That seriously, is the government's strategy to reduce the damage the spectacular-looking fish can cause. And the discovery of lion-fish in waters off St. John is troubling.
Divers from the National Center for Coastal Ocean Science and the National Park Service spotted a six-inch long lionfish earlier this summer, while collecting data about the health of corals, fish and invertebrates. They captured and killed it.
"Lionfish pose a huge threat to the coral reef ecosystems of the U.S. Virgin Islands. The native fish populations are essentially defenseless in the face of this threat. And once established, lionfish are very difficult to control," noted Rafe Boulon, Chief of Resource Management for the Virgin Islands National Park and the Virgin Islands Coral Reef National Monument.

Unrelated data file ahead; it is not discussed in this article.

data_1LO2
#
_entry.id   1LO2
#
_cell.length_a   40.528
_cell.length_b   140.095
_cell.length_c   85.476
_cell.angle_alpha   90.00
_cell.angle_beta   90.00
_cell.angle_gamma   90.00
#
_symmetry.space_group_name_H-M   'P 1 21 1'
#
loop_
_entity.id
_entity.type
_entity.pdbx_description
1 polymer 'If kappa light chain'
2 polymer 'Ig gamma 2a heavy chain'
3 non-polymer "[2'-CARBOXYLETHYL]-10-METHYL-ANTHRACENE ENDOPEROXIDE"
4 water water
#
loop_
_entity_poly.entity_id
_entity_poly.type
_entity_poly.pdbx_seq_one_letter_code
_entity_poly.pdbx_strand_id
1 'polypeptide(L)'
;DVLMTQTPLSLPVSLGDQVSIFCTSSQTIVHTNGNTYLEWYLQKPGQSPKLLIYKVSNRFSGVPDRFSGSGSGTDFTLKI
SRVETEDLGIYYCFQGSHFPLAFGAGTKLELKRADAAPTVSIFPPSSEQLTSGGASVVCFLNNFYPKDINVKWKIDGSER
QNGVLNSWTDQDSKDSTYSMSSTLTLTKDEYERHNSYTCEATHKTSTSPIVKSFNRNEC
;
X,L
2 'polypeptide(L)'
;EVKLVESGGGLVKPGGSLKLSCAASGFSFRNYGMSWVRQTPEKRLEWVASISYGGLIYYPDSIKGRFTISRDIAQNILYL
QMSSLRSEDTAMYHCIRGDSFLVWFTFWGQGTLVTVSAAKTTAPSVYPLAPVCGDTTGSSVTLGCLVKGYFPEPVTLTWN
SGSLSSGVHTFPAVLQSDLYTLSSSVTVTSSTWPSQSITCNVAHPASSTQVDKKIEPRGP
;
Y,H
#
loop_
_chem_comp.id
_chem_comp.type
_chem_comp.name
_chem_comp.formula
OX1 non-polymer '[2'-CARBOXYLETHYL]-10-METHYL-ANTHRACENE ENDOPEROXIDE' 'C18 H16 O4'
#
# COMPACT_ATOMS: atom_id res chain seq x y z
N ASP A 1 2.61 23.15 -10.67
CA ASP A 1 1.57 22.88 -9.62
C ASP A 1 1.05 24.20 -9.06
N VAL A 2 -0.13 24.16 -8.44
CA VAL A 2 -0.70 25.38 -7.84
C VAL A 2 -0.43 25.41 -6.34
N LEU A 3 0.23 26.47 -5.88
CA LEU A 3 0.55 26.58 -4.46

The first lionfish was captured off St. John in late March. Since then, baby lionfish have been seen in Lameshure Bay.
"The good news is that the invasive fish happens to be delicious," according to the Environmental News Network (EEN). So, NOAA is studying lionfish control strategies and has launched an "Eat Lionfish" campaign. The agency works with chefs, fishermen, and wholesalers to promote the development of a market for these fish.
NOAA scientists have determined that a major fishing effort is required to reduce their numbers and mitigate their impact on reef ecosystems. Approximately 27 percent of mature lionfish will have to be removed
monthly for one year to reduce its population growth rate to zero, added the EEN.